Insolvency Law In Review – January 2021

first_imgColumnsInsolvency Law In Review – January 2021 Siddharth Sunil, Akshata Singh, Karan Sangani & Rahul Sibal24 Feb 2021 10:59 PMShare This – xThe enactment of the Insolvency and Bankruptcy Code 2016 (Code) has had significant ramifications on the corporate insolvency landscape. Over time, the Code has witnessed a manifold increase in litigation, and consequently in the number of decisions. This has made it difficult for insolvency practitioners to stay updated with developments in the field. The purpose of this column is to…Your free access to Live Law has expiredTo read the article, get a premium account.Your Subscription Supports Independent JournalismSubscription starts from ₹ 599+GST (For 6 Months)View PlansPremium account gives you:Unlimited access to Live Law Archives, Weekly/Monthly Digest, Exclusive Notifications, Comments.Reading experience of Ad Free Version, Petition Copies, Judgement/Order Copies.Subscribe NowAlready a subscriber?LoginThe enactment of the Insolvency and Bankruptcy Code 2016 (Code) has had significant ramifications on the corporate insolvency landscape. Over time, the Code has witnessed a manifold increase in litigation, and consequently in the number of decisions. This has made it difficult for insolvency practitioners to stay updated with developments in the field. The purpose of this column is to fill this gap by providing brief summaries of latest decisions, from the various fora dealing with Insolvency Law. These case summaries are not an exhaustive review of the cases under the Code; only significant rulings on the Code in the month of January 2021 have been summarized. However, this does not negate the possibility of some important decisions being missed on account of human error. Further, since the purpose of this endeavor is to keep practitioners abreast of relevant developments, the decisions summarized have not been comprehensively analyzed.Supreme CourtIn Manish Kumar v. Union of India, the Supreme Court affirmed the validity of the amendments to Ss. 7, 11 and 32A of the Code vide the Insolvency and Bankruptcy Code (Amendment) Act, 2020 by, inter alia, holding the following: (i) In respect of the first and second provisos inserted by way of amendments to S. 7 of the Code – which provide that an application for initiating the corporate insolvency resolution process (CIRP) in case of (a) financial creditors falling within clauses (a) and (b) of S. 21(6A); and (b) financial creditors who are allottees under a real estate project, shall be supported by at least one hundred (100) of such creditors/allottees or ten percent (10%) of the total number of such creditors/allottees, whichever is less – the Supreme Court noted that the underlying legislative policy of the amendment reflects an attempt to shield the Corporate Debtor from frivolous or avoidable applications by ensuring that the filing of the application is preceded by a consensus at least by a minuscule percentage of similarly placed creditors. The Supreme Court stated that the legislative understanding underscores the need to treat creditors differently, bearing the hallmark of large numbers, in order to avoid indiscriminate litigation and uncontrollable docket explosion. The Supreme Court further noted that the conceptions of transferred malice and estoppel cannot be extended to the legislature. (ii) In respect of the Explanation II to S. 11 of the Code – which states that a Corporate Debtor is not prevented from initiating the CIRP against another Corporate Debtor under S.11 – the Supreme Court observed that by enacting S.11 the legislature did not intend to create an obstacle in the path of the Corporate Debtor, in any of the circumstances contained in S. 11, from maximizing its assets by trying to recover the liabilities due to it. (iii) In respect of challenge to S. 32A in the Code – which provides that in case of change in management or control of the Corporate Debtor post approval of a resolution plan, the Corporate Debtor and the assets of the Corporate Debtor covered under a resolution plan would not be liable for an offence committed before initiation of CIRP – the challenge against the provision was on the ground that it would jeopardize the interests of the creditors. Rejecting such challenge, the Supreme Court noted that the imperative need to attract resolution applicants offering fair value would warrant extinguishment of criminal liability to enable the new management to have a fresh start. In Rajkumar Brothers and Production Pvt. Ltd. v. Harish Amilineni, the Supreme Court observed that the Corporate Debtor was not liable to pay the costs of the Interim Resolution Professional (IRP) and the CIRP, after the National Company Law Appellate Tribunal (NCLAT), New Delhi, had set aside the order of the National Company Law Tribunal (NCLT), Hyderabad admitting the application under S. 9 of the Code. The Supreme Court further observed that the Corporate Debtor could not be expected to be saddled with the said costs after succeeding in its appeal against the order of the NCLT, Hyderabad, for proceedings that were initiated at the behest of the operational creditor.High Courts In Skillstech Services Private Limited v. Registrar, National Company Law Tribunal, New Delhi and Anr., the Delhi High Court held that the determination of whether the NCLT has the jurisdiction to entertain a particular case cannot be made by the Registrar, in an administrative capacity, and that it is the duty of the Registrar to place the matter before the appropriate bench of the NCLT, for a judicial determination of the said question. The Delhi High Court further observed that even a determination of the applicability of the notification dated 24.03.2020, which amended the pecuniary threshold of the NCLT from Rs. 1 lakh to Rs. 1 crore, to any petition filed prior to the said notification, can only be made by the appropriate bench of the NCLT, and not by the Registrar. In Kolkata Municipal Corporation & Another v. Union of India & Others, the Calcutta High Court held that the property seized by Kolkata Municipal Corporation can be the subject-matter of the corporation insolvency resolution process under the Code – as the seized property was not sub judice before a court or authority for the purpose of ‘determination of ownership’ as contemplated under S. 18(f)(vi) of the Code, and the claim of Kolkata Municipal Corporation, which had attained finality and fastened a liability upon the Corporate Debtor, constituted an ‘operational debt’ under S. 5(21) of the Code. The High Court observed that the parameters of powers of the NCLT, as an Adjudicating Authority under S. 60 of the Code (Adjudicating Authority), are defined and circumscribed by the scope of S. 18(f)(vi) of the Code. In Deepak Cables (India) Limited v. Hubli Electricity Supply Company & Ors, the Karnataka High Court (Dharwad Bench), held that a Liquidator is empowered under S. 35(k) of the Code to institute proceedings on behalf of the Corporate Debtor. For this reason, the High Court concluded that the petition filed by the Liquidator on behalf of the Corporate Debtor under S. 11 of the Arbitration and Conciliation Act, 1996 for appointment of an arbitrator was maintainable. In Rajpur Hydro Power Private Limited and another v. M/s Gangdari Hydro Power Private Ltd, the High Court of Himachal Pradesh held that the mere fact that a resolution plan has already been implemented with respect to the Corporate Debtor, would not bar a party against which the Corporate Debtor has filed a suit of specific performance, from raising a counter claim of non-payment of sums. Here, the Corporate Debtor which had successfully undergone a resolution plan, filed a suit for specific performance under an agreement. The defendant contended that the issue of non-payment of dues would have to be adjudicated by the relevant fora under the Electricity Act, 2003. The plaintiff/Corporate Debtor argued that, after the resolution plan had been approved, such claims that were not mentioned in the resolution plan would not survive, and therefore, the Defendant could not raise such a plea. The High Court rejected the plaintiff/Corporate Debtor’s argument. In Sumitra Devi Shah and Ors v. Tata Steel BSL Ltd. the High Court of Calcutta held that where the plaintiff-creditor sues the Corporate Debtor for unpaid dues, the Corporate Debtor would be said to have a substantial defence, if the plaintiff’s claim does not find mention in the resolution plan approved during the CIRP of the Corporate Debtor. Here, the plaintiff argued that he was not aware of the insolvency proceedings, in view of the death of the original plaintiff, and therefore, his claim should be considered. The court, while rejecting the contention and relying on the decision of Committee of Creditors of Essar Steel India Ltd. v. Satish Gupta & Ors., held that since the plaintiff’s claim does not find mention in the resolution plan, the Corporate Debtor’s contention would constitute a substantial defence, and a leave to defend would have to be granted.National Company Law Appellate TribunalsIn Ranjeet Kumar Verma (Erstwhile IRP) v. Committee of Creditors of Straight Edge Contract Pvt. Ltd. (Through Resolution Professional), the NCLAT, New Delhi held that an IRP has no vested legal interest or right to continue after the Committee of Creditors (CoC) had decided, with the requisite majority, to replace him. The NCLAT, New Delhi further observed that the IRP is not a stakeholder under the Code. The NCLAT, New Delhi finally observed that, since the CoC was constituted by the IRP himself, he would not be permitted to argue that its constitution was bad. In Silvassa Cement Products Pvt Ltd v. Noor India Buildcon Pvt Ltd, the NCLAT, New Delhi held that if the operational creditor’s application under S. 9 of the Code is incomplete or suffers from defects, then the Adjudicating Authority cannot outrightly dismiss the application without giving the creditor an opportunity to remove the defects, as per the proviso to S. 5(5) of the Code. In MCC Concrete v. Northway Spaces Ltd, the NCLAT, New Delhi held that the mentioning of debt in the ledger statement constituted an acknowledgment, and therefore limitation would run from the date of such acknowledgement. In Naresh Sevantilal Shah v. Malharshanti Enterprises, the NCLAT, New Delhi held that for the purpose of determining whether a pre-existing dispute contemplated under Ss. 8 and 9 of the Code exists, only the disputes raised prior to the issuance of the first demand notice, and not the second demand notice are relevant. In Pratap Technocrats (P) Ltd. and Ors. v. Monitoring Committee of Reliance Infratel Limited and Anr., the NCLAT, New Delhi relied upon the Supreme Court’s rulings in Swiss Ribbons Private Limited v. Union of India and Committee of Creditors of Essar Steel India Limited v. Satish Kumar Gupta and Ors. to hold that operational creditors are not entitled to claim equitable treatment with financial creditors, since operational creditors are a separate class, and are entitled to a minimum payment being not less than the liquidation value, while no such stipulation applies to financial creditors. Consequently, while noting that even otherwise, the resolution plan had allocated a greater percentage out of the upfront payment amount to the Appellants-operational creditors than to the financial creditors in the present case. The NCLAT dismissed the appeal against the order approving the resolution plan. In Sri D. Srinivasa Rao v. Vaishnovi Infratech Limited, the NCLAT, New Delhi held that a delivery of notice by an operational creditor would be deemed to be a valid delivery of notice under S. 8(1) of the Code in case of refusal on the part of the Corporate Debtor to acknowledge the notice. The NCLAT further noted that if the notice had been returned unserved on account of the addressee being not available on the given address or the venue of the addressee being non-existent or the delivery of notice being frustrated because of some reason other than that attributed to the Corporate Debtor, then it would constitute a case of non-issuance/non-delivery of mandatory statutory notice under S. 8(1) of the Code. In Mohit Minerals Limited v. Nidhi Impotrade Private Limited, the NCLAT, New Delhi set aside the order of the NCLT, Ahmedabad which had held that the delivery of notice by the advocate of the operational creditor was not valid, as there was no due authorization backed by the board resolution of the operational creditor. The NCLAT noted that in the event of a demand notice being issued by an advocate duly instructed by his client, the requirement of the authority being backed by a board resolution would not be applicable. However, a board resolution would be required in case of a person other than an advocate delivering a demand notice under S. 8(1) of the Code. In Kalinga Allied Industries India Private Limited v. Hindustan Coils Limited & Others, the NCLAT, New Delhi held that it is impermissible for the Adjudicating Authority during the pendency of an application for the approval of the resolution plan, to entertain an application of a person who has not participated in the CIRP, even if such person is willing to pay a higher amount in comparison to the successful resolution applicant. The NCLAT noted that the scope of judicial scrutiny by the Adjudicating Authority under S. 31 of the Code is limited and the statutory provision does not permit the Adjudicating Authority to interfere with the commercial wisdom of the CoC. In Shailendra Sharma v. Ercon Composites & Others, the NCLAT, New Delhi held that a failure to serve a demand notice u/s 8 of the Code is not a curable defect, as a demand notice sets in motion the entire process leading to insolvency, and it is to be rigidly and narrowly construed. In the present case, the operational creditor had delivered a demand notice to the Corporate Debtor at its registered address but the same got returned as unserved on account of a change in the registered address of the Corporate Debtor. The NCLAT noted that a change in the address of the registered office of the Corporate Debtor cannot be a ruse for the failure of the concerned party to send/issue a demand notice u/s 8 of the Code, as the service of a demand notice to the Corporate Debtor u/s 8 of the Code is a mandatory requirement. In Pondicherry Extraction Industries Private Limited v. Bank of Baroda, the NCLAT, New Delhi held that Rule 7 of the Insolvency and Bankruptcy (Application to Adjudicating Authority) Rules, 2016, which provides that a corporate applicant may file an application for the initiation of the CIRP under S. 10 of the Code accompanied with the specified documents and records, does not empower the Adjudicating Authority to examine the documents annexed to the application. The NCLAT stated that the Adjudicating Authority exceeded its jurisdiction by analysing the financial statements of the corporate applicant annexed to the application and holding that there are discrepancies in the financial statements. The NCLAT further reiterated that any action taken by the financial creditor under the Securitisation and Reconstruction of Financial Assets and Enforcement of Securities Interest Act, 2002 against the Corporate Debtor or a pending suit or appeal against the Corporate Debtor under the Recovery of Debts Due to Banks and Financial Institutions Act, 1993 cannot be a ground to reject an application under S. 10 of the Code. In Ravindra Chaturvedi (Liquidator of Excel Glasses Ltd) v Kopran Ltd, the NCLAT, Chennai expunged the observations against the Liquidator in an order dismissing a miscellaneous application passed by the NCLT, Chennai. The NCLAT observed that the observations of the Adjudicating Authority with respect to collusion between Liquidator and the Respondent, i.e. Kopran Limited were unwarranted, and would have serious consequences on the conduct of the liquidation proceedings as well as the reputation of the Liquidator. The NCLAT, Chennai held that deviation from procedure, i.e. the fact the Liquidator failed to implead the workmen on whose behest the application was filed, would not warrant an inference of collusion between the Liquidator and the respondent to defeat legitimate dues of the workmen. In Shubham Jain v Gagan Ferrotech & Anr., the NCLAT, New Delhi followed its earlier decision in K.B. Polychem v Kaygee Shoetech Private Limited, to hold that service of demand notice to a director of the Corporate Debtor will be deemed delivery u/s 8 of the Code. The NCLAT cited its power to regulate procedure in accordance with principles of natural justice u/s 424 of the Companies Act, 2013 (Companies Act) while noting that the service to the registered address of the Corporate Debtor was returned with remarks ‘unclaimed’ and ‘addressee moved’. The NCLAT held that in view of S.2(59) of the Companies Act, which includes a director within the definition of an ‘officer’, and S.20 of the Companies Act, which recognizes service of a document to a company or its officer, the service of notice on the director is good service. In Satish Chand Gupta v Servel India Private Limited, the NCLAT, New Delhi held that a shareholder from whom the Corporate Debtor had accepted money against payment of interest, would fall within the purview of ‘Financial Creditor’ under the Code. The impugned order had dismissed the application under S. 7 of the Code on the grounds that such an amount was a ‘deposit’ under the Companies Act and not a financial debt under the Code, and as a result, the Applicant would have to proceed for refund of such deposit under Chapter V of the Companies Act read with the Company (Acceptance of Deposits) Rules, 2014. The NCLAT remanded the matter to the NCLT with a direction to admit the application under S.7 of the Code.National Company Law TribunalsIn IFCI Ltd. v. Anil Mega Food Park Pvt. Ltd., the NCLT, Ahmedabad observed that a CIRP can simultaneously be instituted against both the Corporate Debtor(s) and the guarantor(s). In holding so, the NCLT, Ahmedabad followed the Supreme Court’s judgment in State Bank of India v. V.Ramakrishnan and Ors. Consequently, the NCLT, Ahmedabad allowed the financial creditor’s application under S. 7 of the Code. In Veena Dilip Sharma, Prop. of VVM Chemical Company v. MAPS Enzymes Ltd., the NCLT, Ahmedabad held that in a commercial legislation such as the Code, technical defects ought not to be accorded too much importance. The NCLT, Ahmedabad, also held that it is a settled position that applications filed on behalf of sole proprietorships under the Code are maintainable. In Parthiv Parikh, RP for M.V. Omni Projects (India) Ltd. v. Mathuraprasad C Pandey and Ors., the NCLT, Ahmedabad, while approving the resolution plan qua the Corporate Debtor, a micro, small and medium enterprise (MSME), noted that the rigours of. Ss. 29A(c) and 29A(h) of the Code are not applicable to MSMEs, in light of S. 240A of the Code. The NCLT, Ahmedabad also noted that the object of the Code clearly recognizes resolution as the rule, and liquidation as the exception, and followed the ruling of the Supreme Court in K. Sasidhar v. Indian Overseas Bank and Ors., wherein it was also held that NCLTs do not have the jurisdiction to analyze or evaluate the commercial decisions of the CoC. In M/s Sri Ramani Resorts and Hotels Pvt Ltd v. M/s Sree Bhadra Parks and Resorts Limited, the NCLT, Kochi, while allowing an application for the revival/restoration of an application under S. 7 of Code, which had been disposed of consequent to a settlement arrived at between the parties; held that the Corporate Debtor is duty-bound to honour the terms of the settlement agreement, and cannot be permitted to raise allegations on the maintainability of the disposed of S. 7 application, after having defaulted on their obligations under the settlement agreement. In M/s Propyl Packaging Ltd. v. Mr. George Varkey, Resolution Professional of Propyl Packaging Ltd., the NCLT, Kochi, upon a reading of Regulation 24 of the Insolvency and Bankruptcy Board of India (Insolvency Resolution Process for Corporate Persons) Regulations, 2016, and S. 24 of the Code; held that no purpose shall be served by permitting the Corporate Debtor’s Advocate/Chartered Accountant/Company Secretary to attend meetings of the CoC. The NCLT, Kochi further held that the admission of any such mentioned persons shall be subject to the discretion of the Resolution Professional (RP), and that the RP is prohibited from disclosing any information/documents pertaining to the CIRP to any third parties, including Advocates/Chartered Accountants/Company Secretaries. In an application filed by the Liquidator in SREI Equipment Finance Ltd. v. M/s Viswa Infrastructures and Services Pvt. Ltd., the NCLT, Hyderabad, while following the law laid down by the NCLAT, New Delhi in Binani Industries Ltd. v. Bank of Baroda and Anr., observed that the object of the Code is resolution, not liquidation, and that, under S. 60(5)(c) of the Code, NCLTs can grant appropriate reliefs to realize this object, even during the process of liquidation. Consequently, the NCLT, Hyderabad permitted the liquidator to sell the Corporate Debtor as a going concern, in order to maximize the value of its assets. In Ingersoll Rand Climate Solutions Pvt. Ltd. v. Prajay Engineers Syndicate Ltd., the NCLT, Hyderabad held that the mere existence of a signed Purchase Order, without any other acknowledgements/confirmations from the Corporate Debtor, of services rendered to it and consequent payments due, would not be adequate to establish the existence of an operational debt, falling foul of the requirements stipulated by the Supreme Court in Mobilox Innovations Pvt. Ltd. v Kirusa Software (P) Ltd. The NCLT, Hyderabad, further, relied on the judgement of the NCLAT, New Delhi in Palogix Infrastructure Pvt. Ltd. v. ICICI Bank Ltd., to hold that a Power of Attorney holder was incompetent to institute any applications on behalf of the financial creditor/operational creditor/corporate applicant, in the absence of a specific authorization in favour of the person seeking to file such applications. In David John Jebarsingh & Selvi Rebecca Victoria v. Buoyant Technology Constellations Private Limited, the NCLT, Bangalore stated that the Adjudicating Authority cannot be used as a recovery forum by the Applicants, when the orders of a Real Estate Regulatory Authority or any other forum have not been complied with. The NLCT, Bangalore noted that the fact that other courses of action may be cumbersome cannot be a ground for taking recourse to the Code. In Oriental Bank of Commerce & Another v. Prakash Asphaltings & Toll Highways (India) Limited, the NCLT, Indore held that a sponsorship support agreement, which provides for indemnification of any shortfall in the total outstanding liability, constitutes a ‘Financial Debt’ under S. 5(8)(i) of the Code. The NCLT, Indore further noted that the liability of the indemnifier commences only when the indemnified has actually suffered losses and not on the mere possibility of loss occurring. The NCLT, Indore also observed that the liability of the indemnifier matures or can be invoked only when the principal borrower or its guarantors, whose liability is co-extensive with that of the principal borrower, fail to repay the loan.(Siddharth and Akshata are advocates based out of Delhi. Karan is an advocate based out of Mumbai. Rahul is a law clerk at the Supreme Court of India. The present compilation represents the exclusive work of the authors in their personal capacities, and is not linked to any of the institutions/firms that they may be associated with)Next Storylast_img read more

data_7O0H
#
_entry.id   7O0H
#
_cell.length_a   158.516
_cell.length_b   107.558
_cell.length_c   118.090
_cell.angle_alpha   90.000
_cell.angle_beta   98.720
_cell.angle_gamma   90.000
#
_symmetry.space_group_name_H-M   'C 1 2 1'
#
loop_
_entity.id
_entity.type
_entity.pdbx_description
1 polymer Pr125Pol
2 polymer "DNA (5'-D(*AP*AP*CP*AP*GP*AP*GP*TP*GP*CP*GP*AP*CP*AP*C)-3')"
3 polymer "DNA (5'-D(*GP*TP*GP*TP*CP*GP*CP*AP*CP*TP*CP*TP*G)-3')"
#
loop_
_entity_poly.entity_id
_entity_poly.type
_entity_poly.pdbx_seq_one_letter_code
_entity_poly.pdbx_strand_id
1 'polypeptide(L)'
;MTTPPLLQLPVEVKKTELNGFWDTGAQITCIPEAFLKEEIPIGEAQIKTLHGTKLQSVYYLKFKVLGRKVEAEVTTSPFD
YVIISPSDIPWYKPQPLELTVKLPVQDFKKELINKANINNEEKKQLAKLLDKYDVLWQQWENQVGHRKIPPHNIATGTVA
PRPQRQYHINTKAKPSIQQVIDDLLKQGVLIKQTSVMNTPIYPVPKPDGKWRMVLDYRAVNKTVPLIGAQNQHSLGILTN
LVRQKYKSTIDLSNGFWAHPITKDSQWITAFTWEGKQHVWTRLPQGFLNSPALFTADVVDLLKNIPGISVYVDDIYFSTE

Read More